Tagged: Jose Veras
Nationals vs. Yankees: 6/16/2009 Lineups
Derek Jeter SS
Johnny Damon LF
Mark Teixeira 1B
Alex Rodriguez 3B
Robinson Cano 2B
Jorge Posada C
Hideki Matsui DH
Nick Swisher RF
Melky Cabrera CF
Pitching: CC Sabathia (5-4, 3.68)
Cristian Guzman DH
Nick Johnson 1B
Ryan Zimmerman 3B
Elijah Dukes CF
Adam Dunn LF
Austin Kearns RF
Alberto Gonzalez SS
Wil Nieves C
Anderson Hernandez 2B
Pitching: Shairon Martis (5-1, 5.04)
Jose Veras has been designated for assignment to make room for the returning Brian Bruney.
The view from D.C.
Washington Post beat reporter Chico Harlan reports that manager Manny Acta is safe – at least today. Acta was already on the field shortly before 3 p.m. Harlan also offers positive first impressions of Yankee Stadium:
I like the airy, Grand Central-ish concourse, where natural light floods in from the ceilings. This ballpark feels smart, purposeful. Everything from the elevators to the sightlines — all well-designed, well-thought out. (This is in decided contrast to Citi Field, which is far too busy and sloppy for its own good, kind of like a NASCAR T-shirt.)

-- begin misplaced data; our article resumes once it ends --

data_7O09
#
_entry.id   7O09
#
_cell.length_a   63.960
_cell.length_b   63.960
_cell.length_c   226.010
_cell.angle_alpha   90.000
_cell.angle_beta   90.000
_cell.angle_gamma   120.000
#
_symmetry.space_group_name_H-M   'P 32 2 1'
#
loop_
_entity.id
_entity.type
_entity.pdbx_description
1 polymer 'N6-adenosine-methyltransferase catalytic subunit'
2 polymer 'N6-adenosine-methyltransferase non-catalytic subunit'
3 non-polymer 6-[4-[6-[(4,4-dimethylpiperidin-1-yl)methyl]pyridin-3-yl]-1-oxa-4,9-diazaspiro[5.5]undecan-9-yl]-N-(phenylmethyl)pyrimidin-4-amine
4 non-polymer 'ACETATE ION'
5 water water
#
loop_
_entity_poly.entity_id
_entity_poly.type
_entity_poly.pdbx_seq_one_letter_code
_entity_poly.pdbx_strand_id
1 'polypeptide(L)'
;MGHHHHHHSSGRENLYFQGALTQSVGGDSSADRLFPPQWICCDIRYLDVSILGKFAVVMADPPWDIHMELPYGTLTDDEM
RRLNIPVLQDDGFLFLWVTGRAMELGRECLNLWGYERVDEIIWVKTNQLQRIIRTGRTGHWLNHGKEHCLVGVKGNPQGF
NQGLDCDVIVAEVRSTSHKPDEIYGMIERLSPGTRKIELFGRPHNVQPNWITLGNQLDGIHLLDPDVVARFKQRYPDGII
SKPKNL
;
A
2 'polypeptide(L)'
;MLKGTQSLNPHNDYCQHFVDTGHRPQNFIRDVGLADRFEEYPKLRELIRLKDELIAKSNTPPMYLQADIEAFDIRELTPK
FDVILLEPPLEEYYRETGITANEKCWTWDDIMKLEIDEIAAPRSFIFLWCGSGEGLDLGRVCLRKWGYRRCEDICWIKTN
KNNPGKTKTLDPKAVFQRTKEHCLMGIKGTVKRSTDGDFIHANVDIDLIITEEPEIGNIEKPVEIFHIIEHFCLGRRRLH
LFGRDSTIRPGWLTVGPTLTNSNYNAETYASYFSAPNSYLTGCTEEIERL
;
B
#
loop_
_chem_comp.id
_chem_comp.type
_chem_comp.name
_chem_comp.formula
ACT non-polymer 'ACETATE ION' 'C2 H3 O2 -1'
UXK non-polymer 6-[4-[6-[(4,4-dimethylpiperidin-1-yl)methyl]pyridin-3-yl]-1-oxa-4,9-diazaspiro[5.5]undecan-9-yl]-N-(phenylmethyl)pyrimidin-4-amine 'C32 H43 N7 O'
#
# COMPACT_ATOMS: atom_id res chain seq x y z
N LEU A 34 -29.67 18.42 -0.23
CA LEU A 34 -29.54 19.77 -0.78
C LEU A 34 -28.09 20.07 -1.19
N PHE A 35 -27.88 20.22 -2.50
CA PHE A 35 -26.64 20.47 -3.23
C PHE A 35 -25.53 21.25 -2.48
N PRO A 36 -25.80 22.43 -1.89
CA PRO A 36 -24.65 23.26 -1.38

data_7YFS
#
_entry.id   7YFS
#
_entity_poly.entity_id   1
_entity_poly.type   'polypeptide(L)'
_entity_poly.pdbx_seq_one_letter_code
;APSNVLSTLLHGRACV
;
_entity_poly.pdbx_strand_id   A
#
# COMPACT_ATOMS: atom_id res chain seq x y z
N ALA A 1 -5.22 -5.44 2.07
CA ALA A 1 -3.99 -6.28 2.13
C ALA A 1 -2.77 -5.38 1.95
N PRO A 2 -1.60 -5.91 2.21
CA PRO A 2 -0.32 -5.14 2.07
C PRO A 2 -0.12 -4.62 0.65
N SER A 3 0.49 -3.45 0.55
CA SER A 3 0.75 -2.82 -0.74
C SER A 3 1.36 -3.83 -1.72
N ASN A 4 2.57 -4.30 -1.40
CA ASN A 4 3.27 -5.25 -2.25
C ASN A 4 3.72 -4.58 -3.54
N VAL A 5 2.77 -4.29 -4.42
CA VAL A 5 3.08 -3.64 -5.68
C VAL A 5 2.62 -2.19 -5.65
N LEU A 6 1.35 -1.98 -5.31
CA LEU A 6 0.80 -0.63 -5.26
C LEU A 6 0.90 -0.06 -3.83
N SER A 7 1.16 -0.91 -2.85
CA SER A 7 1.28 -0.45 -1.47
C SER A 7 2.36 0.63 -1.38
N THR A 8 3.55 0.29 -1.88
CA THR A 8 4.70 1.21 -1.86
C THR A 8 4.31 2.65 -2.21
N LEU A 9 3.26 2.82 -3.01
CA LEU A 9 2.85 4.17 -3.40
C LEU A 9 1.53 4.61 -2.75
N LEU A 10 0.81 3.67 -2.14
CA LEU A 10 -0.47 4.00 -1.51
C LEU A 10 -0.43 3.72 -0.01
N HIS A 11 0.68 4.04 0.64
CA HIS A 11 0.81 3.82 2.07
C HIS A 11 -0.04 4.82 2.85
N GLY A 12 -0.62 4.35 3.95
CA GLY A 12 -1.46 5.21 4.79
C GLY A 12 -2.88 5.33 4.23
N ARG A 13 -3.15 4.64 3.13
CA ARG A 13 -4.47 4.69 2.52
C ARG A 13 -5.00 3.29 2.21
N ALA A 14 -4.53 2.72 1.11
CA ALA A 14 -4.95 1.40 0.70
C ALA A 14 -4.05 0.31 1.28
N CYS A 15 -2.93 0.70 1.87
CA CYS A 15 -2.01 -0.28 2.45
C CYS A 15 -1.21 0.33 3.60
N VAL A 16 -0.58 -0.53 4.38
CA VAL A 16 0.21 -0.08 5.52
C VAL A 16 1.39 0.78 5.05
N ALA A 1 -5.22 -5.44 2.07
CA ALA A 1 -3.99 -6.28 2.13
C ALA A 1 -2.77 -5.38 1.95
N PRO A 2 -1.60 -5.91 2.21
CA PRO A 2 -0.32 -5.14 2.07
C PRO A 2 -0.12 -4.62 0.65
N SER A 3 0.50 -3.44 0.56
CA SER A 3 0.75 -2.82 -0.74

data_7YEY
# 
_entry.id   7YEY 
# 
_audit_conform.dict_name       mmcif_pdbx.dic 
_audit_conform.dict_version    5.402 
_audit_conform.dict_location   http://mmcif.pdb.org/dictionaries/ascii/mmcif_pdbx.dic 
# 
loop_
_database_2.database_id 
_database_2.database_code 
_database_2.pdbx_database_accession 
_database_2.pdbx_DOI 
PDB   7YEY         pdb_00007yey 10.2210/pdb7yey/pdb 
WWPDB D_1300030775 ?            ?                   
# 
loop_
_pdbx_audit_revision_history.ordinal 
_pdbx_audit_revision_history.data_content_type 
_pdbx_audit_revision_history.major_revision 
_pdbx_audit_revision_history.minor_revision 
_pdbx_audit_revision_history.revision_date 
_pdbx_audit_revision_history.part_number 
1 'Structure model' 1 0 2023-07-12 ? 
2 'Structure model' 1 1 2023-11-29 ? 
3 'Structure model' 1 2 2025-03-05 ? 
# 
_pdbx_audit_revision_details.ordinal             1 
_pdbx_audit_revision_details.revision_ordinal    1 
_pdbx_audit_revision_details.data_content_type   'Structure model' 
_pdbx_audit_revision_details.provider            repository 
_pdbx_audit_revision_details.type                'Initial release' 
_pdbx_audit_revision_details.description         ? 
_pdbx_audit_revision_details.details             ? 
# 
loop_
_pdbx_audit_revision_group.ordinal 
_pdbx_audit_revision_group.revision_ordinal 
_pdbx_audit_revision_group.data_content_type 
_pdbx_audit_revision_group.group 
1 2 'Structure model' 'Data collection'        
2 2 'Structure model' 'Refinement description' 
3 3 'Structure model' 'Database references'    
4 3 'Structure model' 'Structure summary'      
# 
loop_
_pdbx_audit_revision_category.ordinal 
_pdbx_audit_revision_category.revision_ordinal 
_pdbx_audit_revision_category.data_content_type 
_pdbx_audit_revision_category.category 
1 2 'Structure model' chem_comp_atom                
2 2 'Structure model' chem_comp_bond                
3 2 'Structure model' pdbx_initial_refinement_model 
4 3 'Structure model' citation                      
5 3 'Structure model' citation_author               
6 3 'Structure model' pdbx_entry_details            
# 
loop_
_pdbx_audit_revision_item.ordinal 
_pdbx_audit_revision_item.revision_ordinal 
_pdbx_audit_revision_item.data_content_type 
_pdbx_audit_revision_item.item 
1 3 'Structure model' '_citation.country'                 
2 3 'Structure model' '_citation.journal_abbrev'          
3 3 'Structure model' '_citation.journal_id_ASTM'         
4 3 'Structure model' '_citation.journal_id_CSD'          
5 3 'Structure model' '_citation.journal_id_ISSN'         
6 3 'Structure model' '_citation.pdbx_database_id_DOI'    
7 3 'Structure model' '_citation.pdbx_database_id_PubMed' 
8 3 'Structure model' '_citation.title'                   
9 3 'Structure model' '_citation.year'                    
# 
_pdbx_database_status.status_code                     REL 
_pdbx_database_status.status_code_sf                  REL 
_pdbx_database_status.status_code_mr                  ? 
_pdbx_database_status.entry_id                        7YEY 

By Jon Lane
Wow! Such fervor on YESNetwork.com these days. The source of it is a 23-year-old kid from Nebraska who set a standard so high as a set-up man that everything he does is measured against it. And each time he fails or simply takes his lumps, his destiny has to be altered permanently.
Yeah, here we go again. Joba Chamberlain belongs in the bullpen. It’s a topic that just won’t go away (at least we’re not discussing PEDs, the height of annoyance, this time) and right now it’s hot. Chamberlain has labored as a starter, Chien-Ming Wang is not in the rotation and everyone in the Yankees ‘pen not named Mariano Rivera can’t be completely trusted. Since we live in a town that demands instant gratification, Joba to the ‘pen will solve all the Yankees’ problems.
I’m not suggesting this is an argument without merit. It is. Chamberlain was fantastic in his eighth-inning role and only midges off Lake Erie dented him in 2007. Pitching out of the ‘pen allows him to go from zero to 100 using his best two pitches (2 > 4, writes Chris Shearn) while thriving off his emotion. Somebody has to eventually replace Rivera and Chamberlain is currently the best candidate to do it. Many made their points and they’re all valid. Kim Jones is practical. Mike Francesa is angry. Jerome Preisler combines passion with historical precedent. You the readers are speaking too. At last check of our homepage poll, it was 171-5 with the belief that Chamberlain will be back in the bullpen before season’s end. I can’t scientifically prove it, but there are probably many who initially believed in Joba the starter have since changed their tune, which is their right.